Breakfast with United States coach Jurgen Klinsmann: Today’s topic – individual improvement

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I was among a small group of journalists who had breakfast late last week with Jurgen Klinsmann, the U.S. national team coach whose methods and player selection tendencies can sometimes lean to the less conventional. The results so far have been mostly favorable, even if the aesthetic hasn’t always risen to expectation.

Over the next week or so, we will extract one element each day of the extremely informative conversation, where Klinsmann expanded candidly on subjects ranging from Jozy Altidore to evolving player roles to Jermaine Jones to future matches and all points in between.

Today’s topic: Embracing discontent

Somewhere, somehow, Jurgen Klinsmann’s chief vehicle for United States national team improvement got lost in translation.

We all got this notion that Klinsmann’s chief method for program progress was getting the team into a more aggressive mindset on the field, to attack a little more, doing so with a  certain loveliness in the craft. So there has been grumbling and grousing when the games have looked, in critics’ minds, a little too similar to games under former manager Bob Bradley.

No question that Klinsmann wants his team to attack a little more. And he surely wants to create a “no kick ball” zone.

But that’s not really the main emphasis of his quest for U.S. progress. If we pinpointed the presiding initiative of Klinsmann’s time in charge, it would be his drive to hammer into every single player the blessedness of discontent.

Those are my words, not his. But they fit.

It’s about getting more from the talent in place.  More specifically, it’s about getting the players to get more from themselves. It’s about them becoming greedy for self improvement, about having the drive and determination to get there in a comprehensive way. This comes up in every single conversation that lasts more than three minutes with the 48-year-old German.

“Everything has a purpose. If it’s food, if it’s recovery, if it’s training itself. And they went through that learning process [in the last few months], and they are starting to appreciate it. Even if it’s a little more demanding, even for the European players. Because I know what they do [in training] in Europe. I know the rhythm.

“We want to make them understand, we are trying to move up!  We can only get better, we can only get closer to the best in the world if we do more than them. We are not getting to their level if we do less. Or even the same! We only get better if we work more, do more, and talk more … make them understand they have to be professional off the field as well, they need sleep, that they need the right food, all those lessons. It’s coming along. But it’s a process. They are not changing their habits [in one day].”

“Some guys are greedy for it. ‘Tell me, tell me …!’

And then the contrast …

“Some guys are used to training once a day, having off, then they lay in bed until 11 … ”

Klinsmann said he was lucky to have recognized this as a young player. He quickly gained the appreciation of the extra session or added emphasis in a certain area. Do the extra work, he figured out, and he could move past players, figuratively and literally.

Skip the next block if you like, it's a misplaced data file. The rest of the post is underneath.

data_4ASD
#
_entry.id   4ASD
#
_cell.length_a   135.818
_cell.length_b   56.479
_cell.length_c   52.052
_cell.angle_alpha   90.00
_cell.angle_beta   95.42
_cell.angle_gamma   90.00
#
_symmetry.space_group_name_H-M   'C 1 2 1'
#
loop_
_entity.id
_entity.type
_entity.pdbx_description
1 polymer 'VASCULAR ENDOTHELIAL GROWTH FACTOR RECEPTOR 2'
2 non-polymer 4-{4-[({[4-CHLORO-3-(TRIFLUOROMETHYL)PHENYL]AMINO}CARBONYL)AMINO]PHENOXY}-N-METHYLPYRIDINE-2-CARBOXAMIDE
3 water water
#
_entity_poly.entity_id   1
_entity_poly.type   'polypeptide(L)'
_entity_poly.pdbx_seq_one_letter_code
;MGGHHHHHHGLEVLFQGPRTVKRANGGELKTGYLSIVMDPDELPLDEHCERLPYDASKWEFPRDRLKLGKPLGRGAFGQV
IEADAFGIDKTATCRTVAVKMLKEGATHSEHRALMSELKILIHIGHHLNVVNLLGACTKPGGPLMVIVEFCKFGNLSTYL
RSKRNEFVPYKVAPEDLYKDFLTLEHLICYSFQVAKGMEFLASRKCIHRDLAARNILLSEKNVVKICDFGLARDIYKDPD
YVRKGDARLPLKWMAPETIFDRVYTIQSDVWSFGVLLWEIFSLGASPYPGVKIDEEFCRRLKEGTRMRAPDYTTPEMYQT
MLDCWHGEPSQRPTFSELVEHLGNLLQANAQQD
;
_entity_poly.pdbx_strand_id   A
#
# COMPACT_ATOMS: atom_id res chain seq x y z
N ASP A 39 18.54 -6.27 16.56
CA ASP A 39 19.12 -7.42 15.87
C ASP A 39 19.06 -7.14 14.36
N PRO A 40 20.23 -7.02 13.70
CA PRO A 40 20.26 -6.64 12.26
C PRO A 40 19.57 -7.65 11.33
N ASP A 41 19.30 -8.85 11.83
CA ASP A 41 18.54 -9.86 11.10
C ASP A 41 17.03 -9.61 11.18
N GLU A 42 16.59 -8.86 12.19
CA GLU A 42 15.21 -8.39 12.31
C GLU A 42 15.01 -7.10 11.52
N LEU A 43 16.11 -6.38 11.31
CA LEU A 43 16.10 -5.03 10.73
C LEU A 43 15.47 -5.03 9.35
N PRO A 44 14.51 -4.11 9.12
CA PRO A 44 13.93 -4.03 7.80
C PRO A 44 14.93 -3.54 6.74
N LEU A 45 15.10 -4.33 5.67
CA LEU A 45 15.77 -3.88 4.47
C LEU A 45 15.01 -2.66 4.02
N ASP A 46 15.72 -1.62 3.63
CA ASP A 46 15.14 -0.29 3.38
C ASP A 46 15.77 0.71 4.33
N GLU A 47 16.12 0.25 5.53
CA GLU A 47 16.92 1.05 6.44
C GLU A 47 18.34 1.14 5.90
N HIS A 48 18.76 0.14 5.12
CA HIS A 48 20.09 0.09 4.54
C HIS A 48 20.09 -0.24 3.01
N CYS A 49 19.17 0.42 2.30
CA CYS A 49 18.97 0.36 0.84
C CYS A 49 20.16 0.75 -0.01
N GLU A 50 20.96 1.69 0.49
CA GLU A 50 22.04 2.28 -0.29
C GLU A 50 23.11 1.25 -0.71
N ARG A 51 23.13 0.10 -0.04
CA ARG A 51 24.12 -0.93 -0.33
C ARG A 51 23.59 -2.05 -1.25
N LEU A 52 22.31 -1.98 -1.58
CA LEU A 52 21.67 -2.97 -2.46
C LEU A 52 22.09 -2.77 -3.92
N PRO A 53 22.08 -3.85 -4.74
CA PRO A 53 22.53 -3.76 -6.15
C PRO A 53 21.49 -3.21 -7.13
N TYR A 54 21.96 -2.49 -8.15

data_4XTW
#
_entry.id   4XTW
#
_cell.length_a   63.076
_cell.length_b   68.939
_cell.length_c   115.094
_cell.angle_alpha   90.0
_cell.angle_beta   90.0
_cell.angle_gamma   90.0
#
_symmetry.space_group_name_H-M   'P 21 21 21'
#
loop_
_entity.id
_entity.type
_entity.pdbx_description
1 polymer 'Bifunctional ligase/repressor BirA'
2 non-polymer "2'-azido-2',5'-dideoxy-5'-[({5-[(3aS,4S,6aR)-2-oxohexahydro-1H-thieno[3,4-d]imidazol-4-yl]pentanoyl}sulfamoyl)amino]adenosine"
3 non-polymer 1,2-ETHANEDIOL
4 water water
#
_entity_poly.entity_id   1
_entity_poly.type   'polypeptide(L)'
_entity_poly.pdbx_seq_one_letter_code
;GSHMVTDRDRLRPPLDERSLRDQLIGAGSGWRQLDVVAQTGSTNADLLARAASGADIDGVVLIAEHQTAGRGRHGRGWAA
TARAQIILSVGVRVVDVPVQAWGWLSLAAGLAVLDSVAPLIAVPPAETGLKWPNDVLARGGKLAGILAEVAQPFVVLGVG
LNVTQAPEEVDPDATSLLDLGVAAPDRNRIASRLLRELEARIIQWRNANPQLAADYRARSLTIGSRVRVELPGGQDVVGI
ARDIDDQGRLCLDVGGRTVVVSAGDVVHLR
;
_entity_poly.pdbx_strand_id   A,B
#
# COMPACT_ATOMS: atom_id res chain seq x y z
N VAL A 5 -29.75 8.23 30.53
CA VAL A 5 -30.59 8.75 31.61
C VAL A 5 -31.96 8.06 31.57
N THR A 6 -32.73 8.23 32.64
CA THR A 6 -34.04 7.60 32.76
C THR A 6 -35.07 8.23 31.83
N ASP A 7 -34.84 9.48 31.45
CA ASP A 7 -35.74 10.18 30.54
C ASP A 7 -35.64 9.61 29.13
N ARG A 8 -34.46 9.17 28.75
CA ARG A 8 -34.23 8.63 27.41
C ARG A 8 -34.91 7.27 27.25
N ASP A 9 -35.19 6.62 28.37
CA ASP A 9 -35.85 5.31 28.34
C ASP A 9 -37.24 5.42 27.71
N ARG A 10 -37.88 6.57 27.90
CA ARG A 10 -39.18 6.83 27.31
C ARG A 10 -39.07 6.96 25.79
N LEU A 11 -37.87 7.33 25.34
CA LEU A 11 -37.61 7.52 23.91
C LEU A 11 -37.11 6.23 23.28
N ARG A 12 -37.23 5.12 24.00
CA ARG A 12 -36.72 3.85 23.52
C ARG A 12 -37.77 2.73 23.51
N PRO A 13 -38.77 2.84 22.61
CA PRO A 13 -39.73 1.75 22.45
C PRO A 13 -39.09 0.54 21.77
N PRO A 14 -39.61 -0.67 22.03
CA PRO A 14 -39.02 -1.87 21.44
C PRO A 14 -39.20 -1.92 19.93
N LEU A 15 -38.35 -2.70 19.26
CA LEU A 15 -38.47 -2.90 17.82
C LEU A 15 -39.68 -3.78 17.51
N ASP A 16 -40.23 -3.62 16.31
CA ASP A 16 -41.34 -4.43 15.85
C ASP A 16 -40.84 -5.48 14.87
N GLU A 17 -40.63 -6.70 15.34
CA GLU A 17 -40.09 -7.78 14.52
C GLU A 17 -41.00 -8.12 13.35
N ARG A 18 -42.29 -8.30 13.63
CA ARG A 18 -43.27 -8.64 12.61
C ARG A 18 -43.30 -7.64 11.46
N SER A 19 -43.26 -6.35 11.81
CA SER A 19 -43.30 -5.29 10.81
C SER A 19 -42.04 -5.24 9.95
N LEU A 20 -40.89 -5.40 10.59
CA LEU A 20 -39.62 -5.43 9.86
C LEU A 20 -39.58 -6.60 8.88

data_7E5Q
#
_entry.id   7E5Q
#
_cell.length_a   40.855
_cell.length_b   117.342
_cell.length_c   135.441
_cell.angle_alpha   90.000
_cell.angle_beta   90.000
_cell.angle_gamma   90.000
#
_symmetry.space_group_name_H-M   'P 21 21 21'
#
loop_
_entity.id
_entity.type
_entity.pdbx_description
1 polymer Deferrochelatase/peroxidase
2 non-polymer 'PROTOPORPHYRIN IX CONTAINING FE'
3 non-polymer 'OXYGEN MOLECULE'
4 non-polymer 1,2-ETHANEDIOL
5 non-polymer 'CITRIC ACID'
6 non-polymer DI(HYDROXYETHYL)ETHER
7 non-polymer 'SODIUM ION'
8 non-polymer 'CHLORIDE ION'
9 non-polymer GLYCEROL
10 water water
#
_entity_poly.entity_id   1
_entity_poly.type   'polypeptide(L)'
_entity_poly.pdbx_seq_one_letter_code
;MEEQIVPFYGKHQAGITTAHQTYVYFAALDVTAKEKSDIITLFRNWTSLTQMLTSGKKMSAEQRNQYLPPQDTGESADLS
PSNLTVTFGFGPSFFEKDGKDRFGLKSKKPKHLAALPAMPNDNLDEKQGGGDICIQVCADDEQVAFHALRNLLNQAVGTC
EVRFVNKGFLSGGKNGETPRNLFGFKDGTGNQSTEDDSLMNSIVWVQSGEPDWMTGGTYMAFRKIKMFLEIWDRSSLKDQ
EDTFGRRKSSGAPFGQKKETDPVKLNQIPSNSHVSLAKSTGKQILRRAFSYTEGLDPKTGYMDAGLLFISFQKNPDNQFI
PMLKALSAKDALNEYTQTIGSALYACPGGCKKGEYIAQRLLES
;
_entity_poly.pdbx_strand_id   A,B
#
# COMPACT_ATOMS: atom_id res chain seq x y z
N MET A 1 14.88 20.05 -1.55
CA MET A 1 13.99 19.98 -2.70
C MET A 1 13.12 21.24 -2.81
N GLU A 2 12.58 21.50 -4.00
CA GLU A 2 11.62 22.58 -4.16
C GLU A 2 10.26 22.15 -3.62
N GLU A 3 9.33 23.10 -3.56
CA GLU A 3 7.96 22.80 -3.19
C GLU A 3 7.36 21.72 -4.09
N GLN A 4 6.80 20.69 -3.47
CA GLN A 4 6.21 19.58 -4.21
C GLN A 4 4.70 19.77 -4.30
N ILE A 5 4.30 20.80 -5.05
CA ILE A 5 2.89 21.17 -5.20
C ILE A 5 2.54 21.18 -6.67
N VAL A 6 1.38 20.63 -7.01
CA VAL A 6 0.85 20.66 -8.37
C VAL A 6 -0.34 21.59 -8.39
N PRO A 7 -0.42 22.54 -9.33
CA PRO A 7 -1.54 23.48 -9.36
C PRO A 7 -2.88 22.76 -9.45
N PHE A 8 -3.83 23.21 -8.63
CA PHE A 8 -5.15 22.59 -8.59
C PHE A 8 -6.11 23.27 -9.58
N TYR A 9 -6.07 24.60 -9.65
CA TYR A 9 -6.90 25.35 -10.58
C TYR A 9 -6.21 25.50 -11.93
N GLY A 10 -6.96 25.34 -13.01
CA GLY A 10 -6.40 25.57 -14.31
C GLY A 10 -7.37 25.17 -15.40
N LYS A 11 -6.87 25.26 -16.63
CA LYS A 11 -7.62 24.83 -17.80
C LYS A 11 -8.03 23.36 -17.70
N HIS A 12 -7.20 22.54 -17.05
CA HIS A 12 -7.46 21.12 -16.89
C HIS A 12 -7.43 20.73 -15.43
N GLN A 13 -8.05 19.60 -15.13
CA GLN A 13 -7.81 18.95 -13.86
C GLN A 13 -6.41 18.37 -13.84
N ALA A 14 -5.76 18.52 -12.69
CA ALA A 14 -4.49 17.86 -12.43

source: Getty Images

“And it gives you confidence. The last 15 minutes in a game, that’s the time I was waiting for. “OK, I am going to kill you guys now.’ ” .. When the players understand that, If I add another session a week, or two, or maybe a run here or there, it’s for the players. You are not running for the coach. If you feel better, strong, if you recover faster, if you eat cleaner, if you live a bit more conscious, it will pay off for you.

“Maybe it’s a good question to ask Eddie [Johnson], ‘What do you think? You are 28 or 29 now. Are there some things you could have done better?’ It would be an interesting discussion.

“It’s a culture. The culture is still that, ‘This is a team sport and I go with whatever the team demands.’ But that’s not the culture for a top athlete.”

The longer U.S. camps always begin with tests of stability, flexibility, power, cardiovascular fitness, etc.  From there, any deficiencies are identified and the staff lays out a plan for improvement. But obviously the athletes can be around the national team staff only a few days a year; it’s up to the players to go about the hard business of betterment.

Not everyone has gotten on board. Klinsmann gave hints that some players were clearly not making the strides he asked, so he laid it on the line for them. Those cannot be pleasant conversations, but even the affable, highly encouraging Klinsmann says he’s had them. It’s about accountability, he said.

“If we see there is no improvement at all. You know, ‘We told you, to improve your stamina or your endurance. But we see there is no improvement there. You come in, you have the same numbers!’ Then I have a talk. ‘You know, it doesn’t seem to me you want to get to the next level. You have settled for that level, you think you are good enough.”

Tomorrow, we can talk about how all that affected on player … Jozy Altidore.

(MORE of the Klinsmann conversation: explaining Jermaine Jones)

(MORE of the Klinsmann conversation: Landon Donovan’s career crisis)

(MORE of the Klinsmann conversation: the man is OK with being wrong)

(MORE of the Klinsmann conversation: Jozy Altidore’s recent roster omission)

(MORE of the Klinsmann conversation: tough friendlies ahead)

 

Liverpool bosses Roma, opens door late

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  • Ex-Roma star Salah bags 42nd, 43rd of season
  • Picks up two assists as well
  • Firmino also has two and two

Liverpool’s trident impaled its visitors again and again, as the Premier League side took a 5-2 first leg lead over AS Roma in the UEFA Champions League semifinal at Anfield on Tuesday.

Mohamed Salah and Roberto Firmino braces bookended a Sadio Mane marker as the front three ran riot on Roma ahead of May 2’s second leg in Italy.

Roma’s only consolation comes in the form of two goals in the final 10 minutes; The first was an Edin Dzeko marker in the final 10 minutes. The second a penalty given for a James Milner handball that Diego Perotti converted for a second away goal.

[ MORE: Full box score and statistics ]

Roma will carry the same hopeful message as it did in the first leg against Barcelona, down three but this time with a pair of away markers.